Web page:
Philadelphia Eagles: Don’t Forget About Redshirt Rookies


Outside of wide receiver Jordan Matthews and nose tackle Beau Allen, the 2014 NFL Draft class for the Philadelphia Eagles was widely labeled as a failure. First-round pick Marcus Smith II played just 74 total snaps throughout his entire rookie season, racking up a grand total of 0 tackles, 2 quarterback hurries and 1 quarterback hit. But like many of the other Eagles’ draft picks in the 2012 NFL Draft, Smith was labeled as a “project” before he even made the jump.

That led the Eagles to essentially “redshirt” a few of their other rookies, most notably, fourth-round pick defensive back Jaylen Watkins, fifth-round picks defensive end Taylor Hart and safety Ed Reynolds II. While Reynolds mostly failed to impress during training camp and preseason, he was kept around on the team’s practice squad. But both Watkins and Hart were kept on the final 53-man roster yet rarely active.

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Hart is quite a bit like the bird’s seventh-round pick this year, defensive end Brian Mihalik. He’s a giant, versatile defensive linemen that still has to fill out their tall frame. But Hart is now done with his redshirt season and should battle for a rotational role this year in training camp. He’s reportedly put on nearly 20 pounds, according to the Eagles’ insider Dave Spadaro which shows that Hart is ready to take on an actual role on the team in 2015. After weighing in at just 281 pounds at the combine, Hart is now up to around 300-305 “muscle-strapped” pounds.

With fellow defensive ends Cedric Thornton and Vinny Curry both heading into the final year of their contracts, now would be a good time for Hart to prove he can contribute at a high level. Who knows? If he can produce at the level he did as an Oregon Duck, he could potentially be the starter in Thornton’s place in 2016. While that may seem unlikely since he didn’t play a single snap during the 2014 regular season, it’s certainly possible given his brand-new bigger build and potential.

On the other hand, Watkins is in a completely different situation. Following a rookie season, where he only saw the field for just 31 snaps during the team’s final game of the year, Watkins should be in the running for a starting spot in the Eagles’ secondary at safety. Having played multiple positions in the defensive backfield at Florida, Watkins has the experience in coverage that defensive coordinator Bill Davis likes in his system’s safeties.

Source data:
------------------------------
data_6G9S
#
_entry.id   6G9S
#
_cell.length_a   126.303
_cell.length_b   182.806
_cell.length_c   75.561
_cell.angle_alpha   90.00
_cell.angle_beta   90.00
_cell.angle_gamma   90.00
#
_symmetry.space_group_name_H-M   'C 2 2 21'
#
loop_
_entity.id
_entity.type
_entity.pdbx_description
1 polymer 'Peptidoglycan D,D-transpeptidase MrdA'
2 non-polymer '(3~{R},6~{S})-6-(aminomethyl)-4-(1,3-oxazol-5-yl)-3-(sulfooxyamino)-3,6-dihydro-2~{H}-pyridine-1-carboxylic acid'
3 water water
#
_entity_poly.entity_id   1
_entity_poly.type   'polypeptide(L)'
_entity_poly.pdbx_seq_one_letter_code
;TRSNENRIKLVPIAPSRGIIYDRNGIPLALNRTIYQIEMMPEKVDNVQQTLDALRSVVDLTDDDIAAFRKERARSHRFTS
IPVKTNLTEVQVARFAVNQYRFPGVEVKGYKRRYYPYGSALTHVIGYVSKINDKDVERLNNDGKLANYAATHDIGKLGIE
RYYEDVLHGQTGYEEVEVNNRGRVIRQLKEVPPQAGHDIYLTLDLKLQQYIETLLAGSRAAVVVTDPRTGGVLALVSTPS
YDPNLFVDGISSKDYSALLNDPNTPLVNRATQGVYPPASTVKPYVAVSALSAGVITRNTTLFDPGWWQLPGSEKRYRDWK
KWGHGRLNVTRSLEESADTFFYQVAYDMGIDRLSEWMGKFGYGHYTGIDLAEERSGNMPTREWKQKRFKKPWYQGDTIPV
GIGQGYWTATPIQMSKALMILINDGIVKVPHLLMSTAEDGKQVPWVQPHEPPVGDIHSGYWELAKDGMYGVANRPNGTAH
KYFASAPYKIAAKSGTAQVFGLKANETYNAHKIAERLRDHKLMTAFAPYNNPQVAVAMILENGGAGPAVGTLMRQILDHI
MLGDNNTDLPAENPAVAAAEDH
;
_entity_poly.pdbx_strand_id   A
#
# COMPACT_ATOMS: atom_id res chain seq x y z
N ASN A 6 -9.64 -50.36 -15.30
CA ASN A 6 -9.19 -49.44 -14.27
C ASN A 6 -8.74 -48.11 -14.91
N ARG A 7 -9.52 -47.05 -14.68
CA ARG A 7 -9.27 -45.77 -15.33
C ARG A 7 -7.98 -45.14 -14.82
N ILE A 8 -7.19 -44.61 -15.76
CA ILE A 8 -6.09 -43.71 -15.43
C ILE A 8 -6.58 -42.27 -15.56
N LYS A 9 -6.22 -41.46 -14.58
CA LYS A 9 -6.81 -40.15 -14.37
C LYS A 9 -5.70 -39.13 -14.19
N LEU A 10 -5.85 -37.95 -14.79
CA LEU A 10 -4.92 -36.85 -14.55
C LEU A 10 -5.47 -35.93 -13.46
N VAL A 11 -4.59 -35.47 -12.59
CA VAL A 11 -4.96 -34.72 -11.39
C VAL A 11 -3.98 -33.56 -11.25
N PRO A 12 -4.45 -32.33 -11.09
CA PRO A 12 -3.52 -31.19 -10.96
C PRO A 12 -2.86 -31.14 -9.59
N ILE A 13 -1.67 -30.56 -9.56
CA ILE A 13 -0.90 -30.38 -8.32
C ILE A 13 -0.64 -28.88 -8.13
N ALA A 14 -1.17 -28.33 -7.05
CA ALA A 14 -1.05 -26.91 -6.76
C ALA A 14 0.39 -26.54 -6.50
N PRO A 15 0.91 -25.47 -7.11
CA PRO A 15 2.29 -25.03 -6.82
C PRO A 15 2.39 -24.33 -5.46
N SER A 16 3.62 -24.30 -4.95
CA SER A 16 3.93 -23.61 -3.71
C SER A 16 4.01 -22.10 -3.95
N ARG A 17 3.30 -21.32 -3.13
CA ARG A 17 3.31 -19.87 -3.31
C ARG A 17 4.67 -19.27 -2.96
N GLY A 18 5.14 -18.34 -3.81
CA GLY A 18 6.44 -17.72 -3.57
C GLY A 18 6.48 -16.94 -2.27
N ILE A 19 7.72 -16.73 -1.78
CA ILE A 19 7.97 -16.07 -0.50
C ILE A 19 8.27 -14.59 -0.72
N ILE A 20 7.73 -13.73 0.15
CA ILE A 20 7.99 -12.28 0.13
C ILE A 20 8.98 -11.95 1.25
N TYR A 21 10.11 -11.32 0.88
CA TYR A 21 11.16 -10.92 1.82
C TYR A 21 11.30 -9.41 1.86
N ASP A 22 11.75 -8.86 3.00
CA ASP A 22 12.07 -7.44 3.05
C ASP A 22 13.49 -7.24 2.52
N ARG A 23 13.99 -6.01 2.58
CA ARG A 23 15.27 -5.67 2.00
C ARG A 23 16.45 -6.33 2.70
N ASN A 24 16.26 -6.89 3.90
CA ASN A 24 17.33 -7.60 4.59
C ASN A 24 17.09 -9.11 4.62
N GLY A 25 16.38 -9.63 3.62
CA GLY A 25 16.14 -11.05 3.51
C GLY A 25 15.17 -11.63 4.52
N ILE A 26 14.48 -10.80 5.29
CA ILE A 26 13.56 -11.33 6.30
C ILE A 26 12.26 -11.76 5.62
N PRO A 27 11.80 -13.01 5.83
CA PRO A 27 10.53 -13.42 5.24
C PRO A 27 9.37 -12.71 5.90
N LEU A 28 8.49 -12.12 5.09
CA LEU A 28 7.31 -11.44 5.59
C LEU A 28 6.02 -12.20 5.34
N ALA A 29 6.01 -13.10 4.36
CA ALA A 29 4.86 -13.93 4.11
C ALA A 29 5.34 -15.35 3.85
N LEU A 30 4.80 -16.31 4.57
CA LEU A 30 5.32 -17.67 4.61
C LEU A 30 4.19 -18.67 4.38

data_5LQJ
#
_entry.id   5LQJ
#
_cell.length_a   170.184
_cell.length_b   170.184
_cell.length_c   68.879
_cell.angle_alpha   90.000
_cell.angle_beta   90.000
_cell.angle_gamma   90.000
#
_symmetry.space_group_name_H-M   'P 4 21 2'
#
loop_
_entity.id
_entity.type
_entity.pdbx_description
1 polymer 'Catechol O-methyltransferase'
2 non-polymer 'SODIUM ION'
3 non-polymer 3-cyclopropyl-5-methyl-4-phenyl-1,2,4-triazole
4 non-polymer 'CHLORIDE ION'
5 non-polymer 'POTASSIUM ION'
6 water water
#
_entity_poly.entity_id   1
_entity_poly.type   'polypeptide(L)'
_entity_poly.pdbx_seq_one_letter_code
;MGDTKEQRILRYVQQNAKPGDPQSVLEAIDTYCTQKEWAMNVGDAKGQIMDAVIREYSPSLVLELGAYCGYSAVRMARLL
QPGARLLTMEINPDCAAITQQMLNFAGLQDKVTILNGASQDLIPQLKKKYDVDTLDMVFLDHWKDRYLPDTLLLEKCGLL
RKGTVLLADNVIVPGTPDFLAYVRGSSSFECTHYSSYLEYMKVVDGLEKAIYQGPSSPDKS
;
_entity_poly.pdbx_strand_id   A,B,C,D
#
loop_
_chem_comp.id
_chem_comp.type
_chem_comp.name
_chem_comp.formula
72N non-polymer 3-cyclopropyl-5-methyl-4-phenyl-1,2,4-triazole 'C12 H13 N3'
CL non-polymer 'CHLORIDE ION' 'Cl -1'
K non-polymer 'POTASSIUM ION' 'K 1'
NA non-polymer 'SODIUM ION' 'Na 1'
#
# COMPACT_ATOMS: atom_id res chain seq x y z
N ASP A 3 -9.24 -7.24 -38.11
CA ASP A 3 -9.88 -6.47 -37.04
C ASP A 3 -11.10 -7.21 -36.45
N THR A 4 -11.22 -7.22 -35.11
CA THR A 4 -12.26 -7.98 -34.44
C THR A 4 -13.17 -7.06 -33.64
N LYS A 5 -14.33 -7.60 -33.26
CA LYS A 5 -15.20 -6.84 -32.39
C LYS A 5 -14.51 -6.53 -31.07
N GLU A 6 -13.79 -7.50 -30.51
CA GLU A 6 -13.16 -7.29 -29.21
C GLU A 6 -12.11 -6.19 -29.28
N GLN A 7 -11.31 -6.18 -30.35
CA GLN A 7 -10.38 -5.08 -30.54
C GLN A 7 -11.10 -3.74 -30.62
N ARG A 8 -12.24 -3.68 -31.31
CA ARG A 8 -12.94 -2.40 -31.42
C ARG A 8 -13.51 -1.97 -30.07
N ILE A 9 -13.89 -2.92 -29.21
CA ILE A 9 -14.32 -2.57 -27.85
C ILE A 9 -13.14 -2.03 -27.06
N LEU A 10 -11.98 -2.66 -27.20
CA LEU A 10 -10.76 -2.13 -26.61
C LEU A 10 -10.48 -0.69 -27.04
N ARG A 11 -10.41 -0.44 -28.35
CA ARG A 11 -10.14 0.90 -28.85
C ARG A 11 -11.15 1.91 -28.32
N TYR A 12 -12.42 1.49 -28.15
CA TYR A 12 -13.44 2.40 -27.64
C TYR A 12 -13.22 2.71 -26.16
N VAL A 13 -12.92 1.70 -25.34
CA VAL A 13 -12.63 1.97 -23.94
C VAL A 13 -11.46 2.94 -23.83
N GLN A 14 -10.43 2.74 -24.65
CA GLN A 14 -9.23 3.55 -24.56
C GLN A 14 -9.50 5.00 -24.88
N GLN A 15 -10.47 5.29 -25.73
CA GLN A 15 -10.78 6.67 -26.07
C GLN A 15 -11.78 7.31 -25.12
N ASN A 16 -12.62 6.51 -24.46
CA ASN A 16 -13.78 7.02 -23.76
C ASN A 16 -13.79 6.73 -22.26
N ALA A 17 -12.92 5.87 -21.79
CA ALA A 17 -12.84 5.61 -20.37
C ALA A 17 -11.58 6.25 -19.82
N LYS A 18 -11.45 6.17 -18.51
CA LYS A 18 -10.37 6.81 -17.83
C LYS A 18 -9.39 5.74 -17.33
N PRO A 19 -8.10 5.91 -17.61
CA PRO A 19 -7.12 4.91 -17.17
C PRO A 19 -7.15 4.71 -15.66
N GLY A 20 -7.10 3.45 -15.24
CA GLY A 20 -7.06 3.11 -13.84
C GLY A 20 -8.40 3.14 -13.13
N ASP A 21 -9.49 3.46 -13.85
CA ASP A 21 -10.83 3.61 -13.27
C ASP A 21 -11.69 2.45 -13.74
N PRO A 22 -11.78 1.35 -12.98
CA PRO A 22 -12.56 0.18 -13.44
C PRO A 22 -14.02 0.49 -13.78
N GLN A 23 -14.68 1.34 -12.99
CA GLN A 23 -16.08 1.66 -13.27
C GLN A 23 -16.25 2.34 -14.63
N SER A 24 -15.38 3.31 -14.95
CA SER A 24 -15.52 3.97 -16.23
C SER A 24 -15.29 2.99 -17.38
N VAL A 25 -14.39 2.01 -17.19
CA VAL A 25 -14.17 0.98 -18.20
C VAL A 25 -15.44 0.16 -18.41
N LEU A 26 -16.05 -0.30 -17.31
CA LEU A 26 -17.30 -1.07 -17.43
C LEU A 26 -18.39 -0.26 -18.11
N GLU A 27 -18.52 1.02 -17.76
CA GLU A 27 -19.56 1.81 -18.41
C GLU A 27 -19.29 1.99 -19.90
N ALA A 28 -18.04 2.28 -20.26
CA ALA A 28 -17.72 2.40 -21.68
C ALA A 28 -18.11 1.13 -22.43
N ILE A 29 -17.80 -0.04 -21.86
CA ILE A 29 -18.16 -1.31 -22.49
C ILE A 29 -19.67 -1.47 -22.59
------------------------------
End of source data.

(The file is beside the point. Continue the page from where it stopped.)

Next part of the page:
Watkins also spoke to Eagles’ insider Dave Spadaro recently regarding his potential role in the team’s defense in 2015. Spadaro points out that Watkins spent time during his rookie season learning every single position in the Eagles’ secondary including both outside and slot cornerback as well as safety. Having that experience and both mental and physical repetitions at each of those positions will only help Watkins heading into this important second year of his career.

While Reynolds failed to even make the final roster, which isn’t a good sign, the team obviously drafted him for a reason in the first place. He has intriguing size at 6-1, 207 pounds but he has to polish up his game on the field. But with a wide open competition for the starting safety spot, Reynolds could surprise everyone and throw his name in the running with a good performance during training camp and preseason action.

It may sound cheesy but when you really think about it, the Eagles may actually have 10 “rookies” heading into the 2015 season instead of the 6 that they actually drafted in the 2015 NFL Draft. But with a year of learning the ropes in Philadelphia under their belts, they could be on the rise in the City of Brotherly Love. While it’s unlikely that most of them will make a significant impact in 2015, it’s certainly worth keeping an eye on each of them leading up to the regular season.

Next: Philadelphia Eagles: Who Will Start At Safety?

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